This week, several websites took note of a particularly terrible Photoshop atrocity, in the form of this apparently organ-shrinking Vera Wang bridesmaid gown available from David’s Bridal. But that specific image is just the tip of the unfortunate iceberg; on the sites for both David’s Bridal and Vera Wang, many of the models are rail-thin (and, occasionally, teenagers), who have then been additionally digitally altered to the extreme. Because that’s what bridesmaids need. Another reason to feel bad about their bodies.
Here’s another winner from the site:
“Brideorexia,” which was frequently used to refer to Kate Middleton‘s weight loss prior to her wedding, is a concerning enough phenomenon, but what about bridesmaidorexia? Being a bridesmaid can be a supremely body-shaming experience. A handful of women, usually of different shapes and sizes, all getting fitted together, and then trying to fit into the same (or similar) dresses, knowing full well that they will be standing next to each other, in front of a crowd, where their bodies will be on display. It’s not awesome as-is…and with the addition of pages upon pages of 14-year-old models in tiny sample-size gowns making pouty faces, it’s enough to put even a confident woman precariously close to a crash diet or other extreme weight loss solution.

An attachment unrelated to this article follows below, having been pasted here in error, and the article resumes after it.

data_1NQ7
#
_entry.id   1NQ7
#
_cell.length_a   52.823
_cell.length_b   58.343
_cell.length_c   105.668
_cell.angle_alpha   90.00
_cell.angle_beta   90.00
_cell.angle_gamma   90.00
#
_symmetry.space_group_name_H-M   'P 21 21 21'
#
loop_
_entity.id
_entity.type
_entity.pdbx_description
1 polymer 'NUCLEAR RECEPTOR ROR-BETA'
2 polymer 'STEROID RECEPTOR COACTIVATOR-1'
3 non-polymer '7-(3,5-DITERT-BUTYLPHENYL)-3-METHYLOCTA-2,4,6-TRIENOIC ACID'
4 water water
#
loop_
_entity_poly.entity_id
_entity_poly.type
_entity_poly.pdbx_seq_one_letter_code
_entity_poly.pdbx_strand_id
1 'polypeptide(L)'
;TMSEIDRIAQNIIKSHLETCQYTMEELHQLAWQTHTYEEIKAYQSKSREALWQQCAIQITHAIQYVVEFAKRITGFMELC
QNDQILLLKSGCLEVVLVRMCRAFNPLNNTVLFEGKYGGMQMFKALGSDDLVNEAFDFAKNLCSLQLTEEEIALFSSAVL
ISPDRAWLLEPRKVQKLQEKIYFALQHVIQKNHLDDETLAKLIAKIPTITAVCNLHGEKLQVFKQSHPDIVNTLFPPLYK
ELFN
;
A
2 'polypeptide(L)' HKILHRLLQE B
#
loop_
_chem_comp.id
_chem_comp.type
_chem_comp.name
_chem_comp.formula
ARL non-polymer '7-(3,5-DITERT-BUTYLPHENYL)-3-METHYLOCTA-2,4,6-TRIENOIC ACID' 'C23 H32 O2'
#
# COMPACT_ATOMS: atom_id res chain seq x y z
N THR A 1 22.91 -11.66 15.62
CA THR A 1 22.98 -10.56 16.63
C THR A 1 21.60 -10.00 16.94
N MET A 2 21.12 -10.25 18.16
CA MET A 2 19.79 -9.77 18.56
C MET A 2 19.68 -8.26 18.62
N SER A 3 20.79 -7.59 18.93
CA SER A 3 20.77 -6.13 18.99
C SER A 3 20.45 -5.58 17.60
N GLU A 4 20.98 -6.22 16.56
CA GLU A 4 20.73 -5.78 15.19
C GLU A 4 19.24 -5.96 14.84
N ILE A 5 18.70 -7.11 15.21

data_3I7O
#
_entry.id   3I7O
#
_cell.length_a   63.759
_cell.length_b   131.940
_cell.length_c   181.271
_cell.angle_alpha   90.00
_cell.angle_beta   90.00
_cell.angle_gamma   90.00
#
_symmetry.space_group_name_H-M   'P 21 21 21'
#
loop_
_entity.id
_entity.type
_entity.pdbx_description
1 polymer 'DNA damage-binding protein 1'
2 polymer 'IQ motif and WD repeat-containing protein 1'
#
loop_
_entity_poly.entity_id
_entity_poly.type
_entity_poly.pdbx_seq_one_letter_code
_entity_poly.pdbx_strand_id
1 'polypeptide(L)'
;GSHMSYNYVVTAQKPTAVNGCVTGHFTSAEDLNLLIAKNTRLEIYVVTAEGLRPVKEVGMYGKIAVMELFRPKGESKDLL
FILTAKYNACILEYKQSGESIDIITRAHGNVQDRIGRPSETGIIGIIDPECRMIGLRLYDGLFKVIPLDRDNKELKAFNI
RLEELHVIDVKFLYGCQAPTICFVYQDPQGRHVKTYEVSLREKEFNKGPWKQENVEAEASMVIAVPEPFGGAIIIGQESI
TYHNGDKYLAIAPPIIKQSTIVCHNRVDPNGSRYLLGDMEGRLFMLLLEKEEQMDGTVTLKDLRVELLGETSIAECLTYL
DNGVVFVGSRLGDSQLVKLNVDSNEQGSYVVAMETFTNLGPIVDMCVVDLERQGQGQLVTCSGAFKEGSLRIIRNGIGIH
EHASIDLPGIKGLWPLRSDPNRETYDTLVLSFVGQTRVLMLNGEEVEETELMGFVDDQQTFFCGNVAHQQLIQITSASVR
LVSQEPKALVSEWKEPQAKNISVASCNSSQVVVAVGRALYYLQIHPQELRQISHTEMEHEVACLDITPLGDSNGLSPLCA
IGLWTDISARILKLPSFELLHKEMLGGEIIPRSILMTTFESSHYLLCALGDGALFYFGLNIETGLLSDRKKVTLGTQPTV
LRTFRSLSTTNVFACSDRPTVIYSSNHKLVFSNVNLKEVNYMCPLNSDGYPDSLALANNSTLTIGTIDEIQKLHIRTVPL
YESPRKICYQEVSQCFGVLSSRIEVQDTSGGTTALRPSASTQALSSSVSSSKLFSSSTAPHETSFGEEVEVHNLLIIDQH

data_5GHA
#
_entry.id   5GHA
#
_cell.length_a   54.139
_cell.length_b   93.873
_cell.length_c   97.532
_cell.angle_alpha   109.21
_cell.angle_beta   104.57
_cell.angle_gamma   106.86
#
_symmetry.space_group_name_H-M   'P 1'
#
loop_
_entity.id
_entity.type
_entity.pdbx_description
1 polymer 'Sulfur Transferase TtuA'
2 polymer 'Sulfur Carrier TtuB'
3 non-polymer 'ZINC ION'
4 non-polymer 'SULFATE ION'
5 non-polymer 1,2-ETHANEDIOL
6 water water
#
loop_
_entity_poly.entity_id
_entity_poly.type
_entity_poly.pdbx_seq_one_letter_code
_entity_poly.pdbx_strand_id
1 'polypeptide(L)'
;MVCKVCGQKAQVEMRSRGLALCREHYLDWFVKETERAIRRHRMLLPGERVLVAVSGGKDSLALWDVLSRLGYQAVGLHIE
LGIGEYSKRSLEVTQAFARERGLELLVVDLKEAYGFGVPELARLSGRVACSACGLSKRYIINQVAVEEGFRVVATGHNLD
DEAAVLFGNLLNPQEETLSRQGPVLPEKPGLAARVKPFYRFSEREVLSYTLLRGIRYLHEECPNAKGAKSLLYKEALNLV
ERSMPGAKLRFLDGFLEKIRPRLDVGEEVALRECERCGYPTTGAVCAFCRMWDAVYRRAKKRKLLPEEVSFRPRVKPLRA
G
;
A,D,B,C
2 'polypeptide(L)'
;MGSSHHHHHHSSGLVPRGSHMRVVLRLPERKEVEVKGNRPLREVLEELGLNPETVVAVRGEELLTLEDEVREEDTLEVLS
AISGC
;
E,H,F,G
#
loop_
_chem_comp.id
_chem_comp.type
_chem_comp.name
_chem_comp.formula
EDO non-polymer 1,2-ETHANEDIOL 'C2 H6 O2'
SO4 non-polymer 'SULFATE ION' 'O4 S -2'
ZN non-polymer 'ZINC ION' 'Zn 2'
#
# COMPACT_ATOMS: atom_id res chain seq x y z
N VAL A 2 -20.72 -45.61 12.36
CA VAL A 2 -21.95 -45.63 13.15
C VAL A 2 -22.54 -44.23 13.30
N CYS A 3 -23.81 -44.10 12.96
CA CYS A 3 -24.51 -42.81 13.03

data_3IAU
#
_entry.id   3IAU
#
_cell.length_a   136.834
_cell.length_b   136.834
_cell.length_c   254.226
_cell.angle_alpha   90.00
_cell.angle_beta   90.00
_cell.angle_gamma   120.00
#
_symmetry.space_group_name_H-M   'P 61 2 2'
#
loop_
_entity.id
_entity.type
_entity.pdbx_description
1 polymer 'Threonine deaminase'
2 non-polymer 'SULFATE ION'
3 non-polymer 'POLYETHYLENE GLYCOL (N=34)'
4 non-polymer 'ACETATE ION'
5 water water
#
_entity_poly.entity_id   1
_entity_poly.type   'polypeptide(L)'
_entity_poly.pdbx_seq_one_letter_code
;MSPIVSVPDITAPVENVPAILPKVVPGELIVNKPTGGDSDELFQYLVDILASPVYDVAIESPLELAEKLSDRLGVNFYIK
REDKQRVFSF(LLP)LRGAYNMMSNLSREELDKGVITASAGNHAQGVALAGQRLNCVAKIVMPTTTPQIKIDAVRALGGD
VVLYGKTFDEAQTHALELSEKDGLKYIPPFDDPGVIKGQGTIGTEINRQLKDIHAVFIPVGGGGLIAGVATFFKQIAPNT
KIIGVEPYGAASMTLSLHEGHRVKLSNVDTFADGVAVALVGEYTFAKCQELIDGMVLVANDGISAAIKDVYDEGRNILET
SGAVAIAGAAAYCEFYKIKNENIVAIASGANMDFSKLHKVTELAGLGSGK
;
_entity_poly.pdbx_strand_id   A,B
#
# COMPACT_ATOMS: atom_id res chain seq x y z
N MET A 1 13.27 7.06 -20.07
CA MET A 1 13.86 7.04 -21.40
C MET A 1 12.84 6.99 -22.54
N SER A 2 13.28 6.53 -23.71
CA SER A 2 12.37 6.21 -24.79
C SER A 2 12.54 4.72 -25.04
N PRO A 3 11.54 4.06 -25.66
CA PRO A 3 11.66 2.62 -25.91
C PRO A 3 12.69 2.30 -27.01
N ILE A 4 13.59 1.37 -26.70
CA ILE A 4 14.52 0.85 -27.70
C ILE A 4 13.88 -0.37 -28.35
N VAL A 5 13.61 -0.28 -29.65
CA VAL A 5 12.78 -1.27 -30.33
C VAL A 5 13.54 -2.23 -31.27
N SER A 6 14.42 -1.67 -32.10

It also bears mentioning that, on the David’s Bridal website, plus-sized dresses are sectioned off separately and filed under “Mothers and Special Guests.” Because, you know, you have to keep fatties in the corner.
Of course, the dresses are by Vera Wang, which means the models are a little more high fashion (read: thin and young and sad-looking) than some of the other pictures on the David’s Bridal website.
But it’s upsetting that that comes with the territory. That, for your wedding, if you have the means and the desire to have designer gowns, you must also be subjected to designer body negativity. Using Photoshop to whittle women into oblivion has become standard operating procedure, but when you’re already feeling vulnerable (because you and 6 other girls are wearing identical tan-colored sheath dresses that flatter no one), it seems particularly gratuitous.
What’s wrong with leaving women’s bodies (which, like the models in question, are already so thin) alone? Are we really purchasing gowns for our friends to wear beside us on our wedding day because of how narrow the model’s waist is?
David’s Bridal offers a survey where visitors are encouraged to give feedback (though mostly about in-store experiences, but it still works). Now might be a good time to take them up on that.
Images: David’s Bridal